A full canvassed jacket, which we mentioned, is stitched along the entire side of the jacket, will allow the canvas to move freely under the fabric. When the canvas construction is allowed to float it results in a jacket that completely shapes to the wearer’s body after wearing it a couple of times. This will give the canvassed jacket a tailored feeling. This construction also means less wrinkles and less stress on the fabric when wearing the jacket. There is an incredible amount of work that can be done regarding the fit and translating your preferences into the desired silhouette you are looking for. Any great craftsman will for sure be able to help you with this. We like to describe a full canvas jacket as the feeling of getting a warm hug from your jacket. The full canvas construction is therefore a great way to guarantee a long life for your jacket.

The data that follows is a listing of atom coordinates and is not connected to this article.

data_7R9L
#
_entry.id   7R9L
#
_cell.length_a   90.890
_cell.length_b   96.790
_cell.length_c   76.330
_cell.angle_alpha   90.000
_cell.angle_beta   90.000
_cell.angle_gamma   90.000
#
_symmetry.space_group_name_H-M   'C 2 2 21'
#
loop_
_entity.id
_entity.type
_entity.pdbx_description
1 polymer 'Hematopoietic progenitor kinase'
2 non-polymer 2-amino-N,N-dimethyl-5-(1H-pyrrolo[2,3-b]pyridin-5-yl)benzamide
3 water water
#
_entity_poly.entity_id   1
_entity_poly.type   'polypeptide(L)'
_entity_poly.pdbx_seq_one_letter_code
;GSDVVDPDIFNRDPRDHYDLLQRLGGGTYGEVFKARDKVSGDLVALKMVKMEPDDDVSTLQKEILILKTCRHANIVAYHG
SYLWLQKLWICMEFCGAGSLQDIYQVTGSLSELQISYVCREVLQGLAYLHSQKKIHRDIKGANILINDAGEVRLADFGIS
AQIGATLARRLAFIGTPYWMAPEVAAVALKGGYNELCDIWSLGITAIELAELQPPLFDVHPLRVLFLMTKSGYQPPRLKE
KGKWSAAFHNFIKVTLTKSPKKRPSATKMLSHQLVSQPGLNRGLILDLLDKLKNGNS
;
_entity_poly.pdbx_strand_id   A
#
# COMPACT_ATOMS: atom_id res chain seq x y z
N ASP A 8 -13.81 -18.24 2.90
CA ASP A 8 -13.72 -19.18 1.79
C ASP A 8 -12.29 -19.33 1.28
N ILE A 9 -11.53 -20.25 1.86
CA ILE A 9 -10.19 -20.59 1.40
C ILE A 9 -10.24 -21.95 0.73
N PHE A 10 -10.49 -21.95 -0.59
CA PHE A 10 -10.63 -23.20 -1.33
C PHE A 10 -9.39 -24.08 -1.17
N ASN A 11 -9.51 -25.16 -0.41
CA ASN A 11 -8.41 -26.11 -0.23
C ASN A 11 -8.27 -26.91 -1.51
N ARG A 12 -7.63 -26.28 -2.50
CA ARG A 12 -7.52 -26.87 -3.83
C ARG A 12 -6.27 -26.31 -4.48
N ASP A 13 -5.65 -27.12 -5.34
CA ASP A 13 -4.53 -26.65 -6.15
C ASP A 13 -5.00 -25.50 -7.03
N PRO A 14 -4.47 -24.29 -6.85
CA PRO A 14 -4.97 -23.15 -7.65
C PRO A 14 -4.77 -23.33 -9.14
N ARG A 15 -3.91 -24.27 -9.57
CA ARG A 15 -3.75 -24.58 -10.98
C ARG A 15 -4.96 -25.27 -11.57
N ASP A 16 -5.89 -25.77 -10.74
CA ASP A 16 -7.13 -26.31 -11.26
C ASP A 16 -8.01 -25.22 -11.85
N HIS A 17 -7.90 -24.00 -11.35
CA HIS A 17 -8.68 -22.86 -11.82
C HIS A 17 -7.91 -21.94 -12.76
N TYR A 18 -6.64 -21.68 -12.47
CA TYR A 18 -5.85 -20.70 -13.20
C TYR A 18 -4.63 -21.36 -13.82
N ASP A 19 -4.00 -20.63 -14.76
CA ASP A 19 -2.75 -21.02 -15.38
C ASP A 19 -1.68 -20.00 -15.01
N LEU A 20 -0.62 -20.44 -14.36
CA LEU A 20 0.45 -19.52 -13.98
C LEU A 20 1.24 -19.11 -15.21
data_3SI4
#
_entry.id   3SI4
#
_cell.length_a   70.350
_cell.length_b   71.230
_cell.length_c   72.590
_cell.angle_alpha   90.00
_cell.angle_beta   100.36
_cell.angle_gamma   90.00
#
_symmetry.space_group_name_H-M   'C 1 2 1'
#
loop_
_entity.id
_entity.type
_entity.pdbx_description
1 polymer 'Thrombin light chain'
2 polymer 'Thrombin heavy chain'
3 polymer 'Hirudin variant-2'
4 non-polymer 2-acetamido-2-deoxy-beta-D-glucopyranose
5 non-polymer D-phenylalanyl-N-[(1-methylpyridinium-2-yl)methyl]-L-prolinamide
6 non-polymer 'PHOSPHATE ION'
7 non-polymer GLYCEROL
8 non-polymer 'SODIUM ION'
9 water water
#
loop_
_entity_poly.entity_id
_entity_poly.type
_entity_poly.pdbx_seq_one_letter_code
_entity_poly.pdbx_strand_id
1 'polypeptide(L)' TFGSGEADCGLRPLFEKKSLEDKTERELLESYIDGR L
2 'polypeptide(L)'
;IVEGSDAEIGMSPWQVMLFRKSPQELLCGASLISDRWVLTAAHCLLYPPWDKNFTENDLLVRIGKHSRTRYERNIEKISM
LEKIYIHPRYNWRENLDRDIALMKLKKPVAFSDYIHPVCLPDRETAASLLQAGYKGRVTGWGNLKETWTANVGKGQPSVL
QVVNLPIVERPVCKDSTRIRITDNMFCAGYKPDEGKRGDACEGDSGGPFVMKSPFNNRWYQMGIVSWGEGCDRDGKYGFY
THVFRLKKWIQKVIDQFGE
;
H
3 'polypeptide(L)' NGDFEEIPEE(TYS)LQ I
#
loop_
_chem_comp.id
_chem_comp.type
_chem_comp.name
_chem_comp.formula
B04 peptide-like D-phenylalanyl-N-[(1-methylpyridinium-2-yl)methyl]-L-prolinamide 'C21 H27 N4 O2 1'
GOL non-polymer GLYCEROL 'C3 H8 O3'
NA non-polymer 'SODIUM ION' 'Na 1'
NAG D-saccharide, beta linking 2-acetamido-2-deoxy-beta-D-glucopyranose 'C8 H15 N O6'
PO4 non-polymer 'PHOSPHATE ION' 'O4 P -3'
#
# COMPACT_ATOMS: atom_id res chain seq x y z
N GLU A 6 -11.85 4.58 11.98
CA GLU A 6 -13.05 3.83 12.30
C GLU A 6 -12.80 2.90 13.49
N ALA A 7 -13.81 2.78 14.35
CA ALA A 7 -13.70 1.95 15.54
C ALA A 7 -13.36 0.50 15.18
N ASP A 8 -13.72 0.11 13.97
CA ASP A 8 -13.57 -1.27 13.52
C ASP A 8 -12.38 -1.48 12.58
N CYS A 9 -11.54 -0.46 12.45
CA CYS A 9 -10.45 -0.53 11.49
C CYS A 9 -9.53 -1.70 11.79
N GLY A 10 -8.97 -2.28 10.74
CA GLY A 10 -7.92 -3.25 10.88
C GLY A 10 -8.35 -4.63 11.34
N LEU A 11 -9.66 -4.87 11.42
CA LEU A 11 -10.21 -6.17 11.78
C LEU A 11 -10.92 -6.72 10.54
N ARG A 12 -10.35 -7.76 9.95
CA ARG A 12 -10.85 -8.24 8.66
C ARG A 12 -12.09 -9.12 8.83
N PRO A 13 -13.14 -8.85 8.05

What is a unconstructed construction?

What actually happens if you choose a jacket without any kind of canvas, what will be the result then? If you choose to completely remove the canvas construction in the jacket, you instead achieve something called an unconstructed construction. The result of this is a very loose and relaxed jacket that can often feel like a cardigan as it has no inlays and no structure at all.

The experience you may expect wearing an unconstructed jacket is a soft, flexible and casual feeling, letting the jacket pattern and individual measurements present the authentic shape of the jacket. This alternative is a perfect substitute to the formal wear and should be seen a casual option. Perfect in combination with denims, chinos and cotton trousers.

Is unlined jacket the same as unconstructed construction?